I have a confession to make. Sometimes I have trouble keeping a straight face when while I’m reading the Bible. I even laugh out loud once in a while (although I try not to do this in public worship). I know it sounds irreverent and even immature, but honestly, I can’t help it. Sometimes God’s word just cracks me up.
My amusement inevitably begins in Genesis, with the story of Adam and Eve standing there in the Gar-den of Eden, wearing nothing but forbidden fruit smeared all over their faces, pointing accusing fingers at each other and the snake. I’ve often wondered if God had to fight back a smile while listening to the first couple make excuses to Him as to why it really wasn’t their fault that all of this happened (Genesis 3).
I grin at Sarah’s response when she hears she’s going to have a baby after she’s “old and well advanced in years”—the understatement of all time, since she’s 90 years old (Genesis 18). God says to Sarah something to the effect of, “Are you laughing because you don’t think I can help you have a baby?” Sarah lies and says, “I didn’t laugh.” God replies, “Oh yes, you did laugh. I just heard you.” Sarah says, “I did NOT laugh.” God, “You did too.” “Did not.” “Did too. . . .”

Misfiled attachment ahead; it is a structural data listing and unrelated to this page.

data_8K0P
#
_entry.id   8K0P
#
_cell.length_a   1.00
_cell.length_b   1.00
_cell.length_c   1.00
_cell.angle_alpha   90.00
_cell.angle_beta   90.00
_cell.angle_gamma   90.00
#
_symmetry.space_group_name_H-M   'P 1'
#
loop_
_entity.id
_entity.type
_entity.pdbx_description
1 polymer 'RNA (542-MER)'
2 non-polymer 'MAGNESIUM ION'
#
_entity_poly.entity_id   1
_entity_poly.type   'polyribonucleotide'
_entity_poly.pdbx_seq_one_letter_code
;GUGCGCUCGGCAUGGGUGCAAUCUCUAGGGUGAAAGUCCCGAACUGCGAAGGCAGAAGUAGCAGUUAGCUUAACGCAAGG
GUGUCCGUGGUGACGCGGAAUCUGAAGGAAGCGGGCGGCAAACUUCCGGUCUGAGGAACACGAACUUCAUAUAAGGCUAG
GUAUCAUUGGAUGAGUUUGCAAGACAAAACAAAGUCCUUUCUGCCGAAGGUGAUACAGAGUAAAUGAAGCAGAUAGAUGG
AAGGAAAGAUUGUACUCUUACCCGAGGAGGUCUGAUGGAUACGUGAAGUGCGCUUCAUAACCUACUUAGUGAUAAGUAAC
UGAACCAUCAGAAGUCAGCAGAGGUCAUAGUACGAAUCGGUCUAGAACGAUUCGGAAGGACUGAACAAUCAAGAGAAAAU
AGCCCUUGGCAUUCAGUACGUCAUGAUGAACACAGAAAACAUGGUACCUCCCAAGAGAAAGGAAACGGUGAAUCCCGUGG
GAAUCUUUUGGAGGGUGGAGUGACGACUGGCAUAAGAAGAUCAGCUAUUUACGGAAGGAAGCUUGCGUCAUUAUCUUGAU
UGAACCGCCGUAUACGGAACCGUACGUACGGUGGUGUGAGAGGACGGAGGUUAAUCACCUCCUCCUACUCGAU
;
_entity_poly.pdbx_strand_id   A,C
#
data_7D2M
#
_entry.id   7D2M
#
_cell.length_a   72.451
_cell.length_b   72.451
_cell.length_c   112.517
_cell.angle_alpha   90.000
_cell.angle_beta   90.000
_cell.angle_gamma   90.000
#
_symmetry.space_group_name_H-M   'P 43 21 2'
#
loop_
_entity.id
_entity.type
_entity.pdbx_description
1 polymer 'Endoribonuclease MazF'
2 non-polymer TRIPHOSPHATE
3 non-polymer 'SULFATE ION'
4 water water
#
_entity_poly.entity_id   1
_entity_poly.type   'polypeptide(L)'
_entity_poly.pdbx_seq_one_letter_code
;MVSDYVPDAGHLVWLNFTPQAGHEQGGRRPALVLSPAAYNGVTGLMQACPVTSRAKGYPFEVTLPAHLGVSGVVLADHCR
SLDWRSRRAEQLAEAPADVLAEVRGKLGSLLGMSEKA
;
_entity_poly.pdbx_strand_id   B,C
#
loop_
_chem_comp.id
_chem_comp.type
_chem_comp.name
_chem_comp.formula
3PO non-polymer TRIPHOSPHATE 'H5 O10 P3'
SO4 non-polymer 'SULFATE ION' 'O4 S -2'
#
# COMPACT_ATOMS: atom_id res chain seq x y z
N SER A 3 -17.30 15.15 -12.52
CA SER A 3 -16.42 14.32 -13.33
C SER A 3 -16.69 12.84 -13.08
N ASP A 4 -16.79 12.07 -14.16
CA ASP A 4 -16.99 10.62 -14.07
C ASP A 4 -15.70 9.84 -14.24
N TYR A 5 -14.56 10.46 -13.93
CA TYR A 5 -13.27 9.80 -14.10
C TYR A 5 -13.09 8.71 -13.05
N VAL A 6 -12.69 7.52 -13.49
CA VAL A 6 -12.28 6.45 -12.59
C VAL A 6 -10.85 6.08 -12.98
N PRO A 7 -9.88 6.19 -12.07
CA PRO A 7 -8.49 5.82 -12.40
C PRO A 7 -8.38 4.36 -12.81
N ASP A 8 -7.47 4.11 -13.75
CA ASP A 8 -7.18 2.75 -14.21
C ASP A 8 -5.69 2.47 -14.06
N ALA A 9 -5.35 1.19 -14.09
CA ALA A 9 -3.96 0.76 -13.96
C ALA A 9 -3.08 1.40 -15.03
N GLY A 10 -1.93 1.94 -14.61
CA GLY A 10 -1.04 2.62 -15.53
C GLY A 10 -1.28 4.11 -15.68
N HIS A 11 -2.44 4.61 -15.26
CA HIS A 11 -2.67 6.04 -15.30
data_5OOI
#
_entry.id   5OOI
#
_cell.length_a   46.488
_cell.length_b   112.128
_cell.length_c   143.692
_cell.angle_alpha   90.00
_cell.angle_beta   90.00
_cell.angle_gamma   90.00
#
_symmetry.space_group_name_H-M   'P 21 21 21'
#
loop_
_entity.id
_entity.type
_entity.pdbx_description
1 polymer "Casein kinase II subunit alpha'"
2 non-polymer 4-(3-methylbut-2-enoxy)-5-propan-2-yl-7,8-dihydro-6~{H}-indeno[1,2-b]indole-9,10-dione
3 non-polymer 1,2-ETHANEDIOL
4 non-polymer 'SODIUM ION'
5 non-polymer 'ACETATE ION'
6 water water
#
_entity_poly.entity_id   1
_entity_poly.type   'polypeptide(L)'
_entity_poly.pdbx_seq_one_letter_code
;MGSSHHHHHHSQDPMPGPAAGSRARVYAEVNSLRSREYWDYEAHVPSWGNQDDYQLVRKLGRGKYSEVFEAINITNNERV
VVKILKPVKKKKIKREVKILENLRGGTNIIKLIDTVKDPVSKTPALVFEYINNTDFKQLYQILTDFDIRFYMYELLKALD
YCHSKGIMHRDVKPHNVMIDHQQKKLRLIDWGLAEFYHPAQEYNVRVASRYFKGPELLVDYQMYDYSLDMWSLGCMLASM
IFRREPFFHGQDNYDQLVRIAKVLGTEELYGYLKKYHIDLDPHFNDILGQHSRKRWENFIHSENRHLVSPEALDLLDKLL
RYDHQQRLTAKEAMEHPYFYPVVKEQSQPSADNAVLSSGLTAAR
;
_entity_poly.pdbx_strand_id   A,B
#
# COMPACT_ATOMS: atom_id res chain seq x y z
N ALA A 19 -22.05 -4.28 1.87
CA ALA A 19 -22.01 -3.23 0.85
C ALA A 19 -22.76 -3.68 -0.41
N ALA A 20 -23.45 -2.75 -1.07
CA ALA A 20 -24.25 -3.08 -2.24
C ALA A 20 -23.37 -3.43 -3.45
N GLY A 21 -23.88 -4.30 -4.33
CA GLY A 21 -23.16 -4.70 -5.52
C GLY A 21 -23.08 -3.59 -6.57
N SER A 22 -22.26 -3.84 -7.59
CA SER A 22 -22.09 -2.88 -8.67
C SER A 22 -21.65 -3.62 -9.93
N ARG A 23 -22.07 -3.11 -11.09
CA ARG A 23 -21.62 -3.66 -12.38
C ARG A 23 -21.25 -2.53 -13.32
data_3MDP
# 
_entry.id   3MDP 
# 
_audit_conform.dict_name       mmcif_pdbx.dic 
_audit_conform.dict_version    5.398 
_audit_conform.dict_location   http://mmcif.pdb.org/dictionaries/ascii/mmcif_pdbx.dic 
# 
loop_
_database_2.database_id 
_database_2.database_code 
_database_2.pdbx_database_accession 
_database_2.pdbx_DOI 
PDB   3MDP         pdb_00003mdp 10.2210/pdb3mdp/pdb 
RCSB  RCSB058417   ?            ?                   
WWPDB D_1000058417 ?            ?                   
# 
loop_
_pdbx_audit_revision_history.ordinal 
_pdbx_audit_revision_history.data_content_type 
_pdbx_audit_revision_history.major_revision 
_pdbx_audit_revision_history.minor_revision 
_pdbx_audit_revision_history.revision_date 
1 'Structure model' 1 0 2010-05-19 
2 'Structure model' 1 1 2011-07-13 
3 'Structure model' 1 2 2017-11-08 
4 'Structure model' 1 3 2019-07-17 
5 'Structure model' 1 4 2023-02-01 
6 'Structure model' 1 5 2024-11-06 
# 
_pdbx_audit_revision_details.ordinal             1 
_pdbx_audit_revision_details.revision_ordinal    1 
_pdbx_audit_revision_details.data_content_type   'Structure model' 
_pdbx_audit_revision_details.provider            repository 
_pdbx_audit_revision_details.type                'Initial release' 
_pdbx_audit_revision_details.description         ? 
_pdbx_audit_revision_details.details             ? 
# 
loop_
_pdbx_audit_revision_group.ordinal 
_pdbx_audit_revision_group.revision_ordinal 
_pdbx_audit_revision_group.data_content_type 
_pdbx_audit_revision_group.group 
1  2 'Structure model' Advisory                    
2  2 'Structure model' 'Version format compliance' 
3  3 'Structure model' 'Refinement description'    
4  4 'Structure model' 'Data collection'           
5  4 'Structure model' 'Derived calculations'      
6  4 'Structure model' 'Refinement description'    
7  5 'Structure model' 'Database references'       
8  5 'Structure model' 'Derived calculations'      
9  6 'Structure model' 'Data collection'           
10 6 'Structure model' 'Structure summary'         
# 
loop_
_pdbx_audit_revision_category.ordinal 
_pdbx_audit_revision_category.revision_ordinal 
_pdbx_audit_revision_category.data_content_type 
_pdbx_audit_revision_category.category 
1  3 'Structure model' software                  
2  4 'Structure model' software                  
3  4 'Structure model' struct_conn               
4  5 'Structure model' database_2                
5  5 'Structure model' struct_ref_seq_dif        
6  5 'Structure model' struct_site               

One of my favorite funny stories is the New Testament account of Jesus healing the man born blind (John 9). The former blind guy gets hauled in to be grilled by the Pharisees, and it’s more like “Keystone Cops” than “Law & Order.” They keep pressing him for incriminating evidence against Jesus: “How did He heal you? What do you have to say about Him? Do you think He’s a sinner? Tell us one more time how He opened your eyes.” Exasperated, the former blind guy responds to the Jesus-haters with one of the great one-liners in Scripture: “Why do you keep asking me the same questions over and over again? Do you want to become His disciples, too?”
The book of Acts has a lot of great stories, but one of the best is when Paul’s sermon in Troas goes on so long, a guy named Eutychus nods off, slips out of a third-story window, and falls and breaks his neck (Acts 20). Not to be undone, Paul takes a break from preaching, lays hands on him, raises him from the dead, goes back upstairs to get something to eat, and then proceeds to keep talking until the sun comes up. I know it’s not meant to be funny, but it does comfort me to know that all the churches I know: 1) meet on the ground floor, and 2) only allow their pastors to preach for half an hour.
I want to be clear. The humor I see in the Bible has nothing to do with God, but everything to do with the characters and situations through which God chooses to work. Bumbling and fumbling, all-too-human sinners like you and me are the chosen vessels through whom God determines to transform a fallen world. And that’s not only surprising, but also at times downright amusing.
It makes me love the Bible all the more, as I chuckle my way through stories of how God lovingly and patiently works through people who are every bit as human as I am.